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Why three glasses of wine or a handful of berries may lower your blood pressure

Updated: Feb 17, 2022

A higher intake of flavonoid-rich foods such as red wine, berries, apples, pears, and tea can lower the blood pressure, a benefit partly explained by gut microbiota.

Flavonoids are phenolic compounds naturally found in plant-based foods, namely fruits and vegetables, tea, wine and so many others. Literature has found a tremendous amount of evidence regarding the health benefits of flavonoids consumption, ranging from antioxidant and anti-inflammatory and therefore, having a positive impact on the reduction of chronic diseases, including cardiovascular diseases and neurodegenerative disorders.

In a recent study coordinated by Prof Aedin Cassidy from the Institute for Global Food Security (IGFS) at Queen’s University Belfast, it was demonstrated that adults that consume flavonoid-rich foods display a clinical reduction in blood pressure when compared with their peers. The cardioprotective effect of flavonoids is due to the key role played by the gut microbiota.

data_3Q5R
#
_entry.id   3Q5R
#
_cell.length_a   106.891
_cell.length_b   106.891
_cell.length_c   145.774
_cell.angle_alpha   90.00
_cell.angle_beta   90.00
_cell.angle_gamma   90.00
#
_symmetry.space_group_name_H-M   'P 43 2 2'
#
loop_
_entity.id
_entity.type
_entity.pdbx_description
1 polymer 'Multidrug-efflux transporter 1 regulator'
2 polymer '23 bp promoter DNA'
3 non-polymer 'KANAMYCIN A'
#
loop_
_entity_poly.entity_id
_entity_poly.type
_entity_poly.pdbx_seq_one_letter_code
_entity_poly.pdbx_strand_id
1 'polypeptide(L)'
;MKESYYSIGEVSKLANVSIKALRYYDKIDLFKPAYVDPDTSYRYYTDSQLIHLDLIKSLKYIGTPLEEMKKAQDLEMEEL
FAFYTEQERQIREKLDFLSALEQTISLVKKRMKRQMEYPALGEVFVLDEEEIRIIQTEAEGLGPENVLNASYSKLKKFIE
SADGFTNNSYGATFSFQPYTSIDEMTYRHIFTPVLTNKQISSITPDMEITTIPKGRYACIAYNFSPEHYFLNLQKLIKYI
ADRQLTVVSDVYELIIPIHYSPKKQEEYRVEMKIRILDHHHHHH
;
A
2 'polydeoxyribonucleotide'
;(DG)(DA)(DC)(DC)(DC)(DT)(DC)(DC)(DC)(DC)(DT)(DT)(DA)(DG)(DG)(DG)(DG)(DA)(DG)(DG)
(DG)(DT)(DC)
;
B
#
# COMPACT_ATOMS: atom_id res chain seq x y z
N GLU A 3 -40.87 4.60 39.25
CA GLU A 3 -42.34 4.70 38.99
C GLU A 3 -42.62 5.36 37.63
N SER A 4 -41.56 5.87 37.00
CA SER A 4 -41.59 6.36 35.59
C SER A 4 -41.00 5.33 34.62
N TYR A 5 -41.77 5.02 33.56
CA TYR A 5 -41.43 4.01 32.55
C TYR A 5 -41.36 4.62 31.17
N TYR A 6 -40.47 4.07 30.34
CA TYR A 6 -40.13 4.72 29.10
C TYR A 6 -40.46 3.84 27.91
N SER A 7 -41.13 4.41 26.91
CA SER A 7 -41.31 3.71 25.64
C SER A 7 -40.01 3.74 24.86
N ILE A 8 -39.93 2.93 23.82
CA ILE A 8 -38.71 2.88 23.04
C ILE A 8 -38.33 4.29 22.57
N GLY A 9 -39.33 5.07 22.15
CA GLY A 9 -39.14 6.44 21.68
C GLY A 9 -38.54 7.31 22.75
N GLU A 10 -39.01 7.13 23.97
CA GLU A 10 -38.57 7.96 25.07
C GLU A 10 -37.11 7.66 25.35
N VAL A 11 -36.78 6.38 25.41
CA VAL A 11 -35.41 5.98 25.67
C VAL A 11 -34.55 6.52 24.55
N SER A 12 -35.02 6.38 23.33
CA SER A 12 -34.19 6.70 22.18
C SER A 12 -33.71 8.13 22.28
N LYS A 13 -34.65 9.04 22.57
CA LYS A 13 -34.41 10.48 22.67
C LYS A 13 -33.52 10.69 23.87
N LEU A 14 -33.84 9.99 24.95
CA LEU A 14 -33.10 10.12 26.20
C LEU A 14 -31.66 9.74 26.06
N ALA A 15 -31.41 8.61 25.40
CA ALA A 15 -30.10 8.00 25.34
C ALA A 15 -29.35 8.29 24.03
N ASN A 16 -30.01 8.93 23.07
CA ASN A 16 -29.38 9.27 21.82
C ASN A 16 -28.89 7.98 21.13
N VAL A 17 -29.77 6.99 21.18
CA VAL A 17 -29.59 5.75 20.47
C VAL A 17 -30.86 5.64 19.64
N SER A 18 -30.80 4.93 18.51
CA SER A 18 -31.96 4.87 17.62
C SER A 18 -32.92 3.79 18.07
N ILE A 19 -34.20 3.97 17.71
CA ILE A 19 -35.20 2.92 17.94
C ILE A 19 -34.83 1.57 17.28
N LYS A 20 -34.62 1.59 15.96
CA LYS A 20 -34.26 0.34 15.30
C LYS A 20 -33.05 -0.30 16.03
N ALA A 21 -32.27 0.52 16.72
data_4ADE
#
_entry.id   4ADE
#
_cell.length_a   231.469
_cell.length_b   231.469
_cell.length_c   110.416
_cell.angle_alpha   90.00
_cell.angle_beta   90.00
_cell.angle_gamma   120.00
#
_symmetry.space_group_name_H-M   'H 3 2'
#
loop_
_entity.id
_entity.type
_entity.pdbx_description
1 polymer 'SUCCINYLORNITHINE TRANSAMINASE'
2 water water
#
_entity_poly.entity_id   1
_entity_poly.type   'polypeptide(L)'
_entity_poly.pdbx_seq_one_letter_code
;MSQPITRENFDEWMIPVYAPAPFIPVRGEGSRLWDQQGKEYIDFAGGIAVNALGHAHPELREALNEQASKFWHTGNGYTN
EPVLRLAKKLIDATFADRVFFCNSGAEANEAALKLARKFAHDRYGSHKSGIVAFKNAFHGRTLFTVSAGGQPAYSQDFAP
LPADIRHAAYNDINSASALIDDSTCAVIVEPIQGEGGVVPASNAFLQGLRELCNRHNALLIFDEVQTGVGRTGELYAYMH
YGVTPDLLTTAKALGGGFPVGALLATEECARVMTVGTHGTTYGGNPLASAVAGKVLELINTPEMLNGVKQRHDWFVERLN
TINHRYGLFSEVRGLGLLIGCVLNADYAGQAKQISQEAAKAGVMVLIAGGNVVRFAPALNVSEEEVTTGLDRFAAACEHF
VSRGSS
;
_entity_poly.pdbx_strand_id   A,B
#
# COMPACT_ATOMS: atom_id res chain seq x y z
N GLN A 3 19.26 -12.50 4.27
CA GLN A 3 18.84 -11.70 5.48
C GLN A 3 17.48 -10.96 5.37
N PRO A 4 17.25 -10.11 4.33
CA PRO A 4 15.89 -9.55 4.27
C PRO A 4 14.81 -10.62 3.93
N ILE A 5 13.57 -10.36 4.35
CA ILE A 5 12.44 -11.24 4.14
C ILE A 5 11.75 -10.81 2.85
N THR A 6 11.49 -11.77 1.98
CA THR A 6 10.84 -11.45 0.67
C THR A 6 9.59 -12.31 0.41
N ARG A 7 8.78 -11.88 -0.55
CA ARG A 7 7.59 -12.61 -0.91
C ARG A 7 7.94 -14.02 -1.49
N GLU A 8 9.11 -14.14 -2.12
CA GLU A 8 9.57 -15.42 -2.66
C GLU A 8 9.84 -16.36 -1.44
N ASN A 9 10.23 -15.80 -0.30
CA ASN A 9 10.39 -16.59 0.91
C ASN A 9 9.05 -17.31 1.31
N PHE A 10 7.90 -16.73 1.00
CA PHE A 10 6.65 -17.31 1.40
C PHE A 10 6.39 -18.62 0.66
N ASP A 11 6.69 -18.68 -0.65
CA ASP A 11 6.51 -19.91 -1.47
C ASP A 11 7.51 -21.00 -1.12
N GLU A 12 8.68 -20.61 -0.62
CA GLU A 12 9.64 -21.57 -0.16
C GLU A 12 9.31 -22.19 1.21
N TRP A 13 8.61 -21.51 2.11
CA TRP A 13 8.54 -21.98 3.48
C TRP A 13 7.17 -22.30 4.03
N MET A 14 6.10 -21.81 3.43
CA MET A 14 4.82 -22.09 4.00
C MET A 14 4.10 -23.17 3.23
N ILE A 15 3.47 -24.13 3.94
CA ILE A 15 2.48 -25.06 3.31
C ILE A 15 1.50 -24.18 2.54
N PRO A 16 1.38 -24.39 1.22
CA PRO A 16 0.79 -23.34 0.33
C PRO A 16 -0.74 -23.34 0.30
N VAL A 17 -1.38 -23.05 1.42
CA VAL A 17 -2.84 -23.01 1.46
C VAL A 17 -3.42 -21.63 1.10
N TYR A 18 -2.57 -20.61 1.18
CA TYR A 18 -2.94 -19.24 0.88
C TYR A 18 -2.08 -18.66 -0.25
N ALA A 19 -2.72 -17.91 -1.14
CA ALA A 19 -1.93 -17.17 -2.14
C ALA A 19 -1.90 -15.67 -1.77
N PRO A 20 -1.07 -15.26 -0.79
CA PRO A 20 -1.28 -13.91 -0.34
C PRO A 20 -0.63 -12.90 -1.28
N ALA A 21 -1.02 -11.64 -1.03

The team of researchers of Queen’s University and Kiel University examined the link between eating flavonoids, blood pressure, and the gut microbiome. From the 904 adults involved in the study, where 57 per cent were men, it was asked for them to evaluate their food intake with a self-reported questionnaire. Then, their gut microbiome was evaluated, and their blood pressure was measured.

Research found that higher intakes of flavonoid-rich foods reduce blood pressure, results in greater microbial diversity and lower abundance of Parabacteroides – the predominant bacterial species within the gut. Additionally, the investigation unveiled that drinking 250ml of red wine a week, just under three small glasses, was associated with an average of 3.7mm Hg lower systolic blood pressure level, of which 15 per cent could be explained by the gut microbiome. This suggests that these microbes play a key role in metabolising flavonoids, enhancing their cardioprotective effects.

In the future, further investigation is needed to get a clear view of the high individual variability of flavonoid metabolism, which could explain why some people have greater cardiovascular protection benefits from flavonoid-rich foods than others.

What we eat plays a critical role in shaping our gut microbiome, so the effects of flavonoid-rich foods are achievable with simple changes to the daily diet says the lead researcher. So, bottoms up! Let’s drink 3 glasses of red wine a week and eat a handful of berries.

Check the complete article here.


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